Astronomers have announced the discovery of a tantalizing exoplanet that is relatively close to the Earth and appears to possess the ideal conditions to support life.
The newfound world, which has been given the moniker 'Ross 128 b,' sits a mere 11 light-years away, making it the closest potentially hospitable exoplanet yet to be found.
What makes Ross 128 b particularly intriguing to scientists is that it orbits a fairly dim star and, therefore, it is not subjected to harsh radiation that would render life impossible.
Additionally, the exoplanet looks to be similar in mass to the Earth, indicating that it probably has a rocky composition believed to be necessary for the emergence of organisms.
However, questions remain as to whether Ross 128 b could support life as astronomers still do not know the nature of its atmosphere and, thus, the general temperature on the exoplanet is unknown.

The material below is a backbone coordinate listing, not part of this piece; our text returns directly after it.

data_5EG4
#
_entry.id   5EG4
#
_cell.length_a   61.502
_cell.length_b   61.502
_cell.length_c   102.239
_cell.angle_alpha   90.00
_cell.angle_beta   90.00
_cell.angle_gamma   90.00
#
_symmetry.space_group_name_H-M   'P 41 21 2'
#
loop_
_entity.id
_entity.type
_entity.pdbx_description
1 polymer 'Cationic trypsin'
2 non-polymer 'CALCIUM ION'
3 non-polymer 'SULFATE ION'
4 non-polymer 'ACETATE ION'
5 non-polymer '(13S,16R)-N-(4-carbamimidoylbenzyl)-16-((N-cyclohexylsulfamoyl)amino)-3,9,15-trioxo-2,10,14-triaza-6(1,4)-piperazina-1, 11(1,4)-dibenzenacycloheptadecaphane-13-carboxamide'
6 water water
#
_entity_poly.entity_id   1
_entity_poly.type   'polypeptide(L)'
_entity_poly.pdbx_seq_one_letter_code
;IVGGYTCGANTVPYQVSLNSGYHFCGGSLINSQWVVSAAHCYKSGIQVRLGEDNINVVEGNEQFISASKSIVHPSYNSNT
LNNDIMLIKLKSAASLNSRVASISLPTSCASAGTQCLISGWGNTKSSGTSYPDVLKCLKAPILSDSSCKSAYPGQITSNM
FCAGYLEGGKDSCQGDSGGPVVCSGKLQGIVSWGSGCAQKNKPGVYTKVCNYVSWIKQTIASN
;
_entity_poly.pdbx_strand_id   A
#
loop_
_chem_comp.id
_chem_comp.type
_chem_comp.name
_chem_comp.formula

Compounding the uncertainty surrounding the new world is that there are currently no telescopes on Earth capable of gathering the specific data that would shed light on these mysteries.
Nonetheless, among the countless exoplanets discovered so far, Ross 128 b represents the closest and most promising find so far, leading one astronomer who co-authored the paper announcing the news to marvel that "this one is special."
While that very well may be the case, let's hope that, if it truly does harbor life, we can come up with something better to call it than 'Ross 128 b,' since the name doesn't exactly spark the imagination.
Source: Washington Post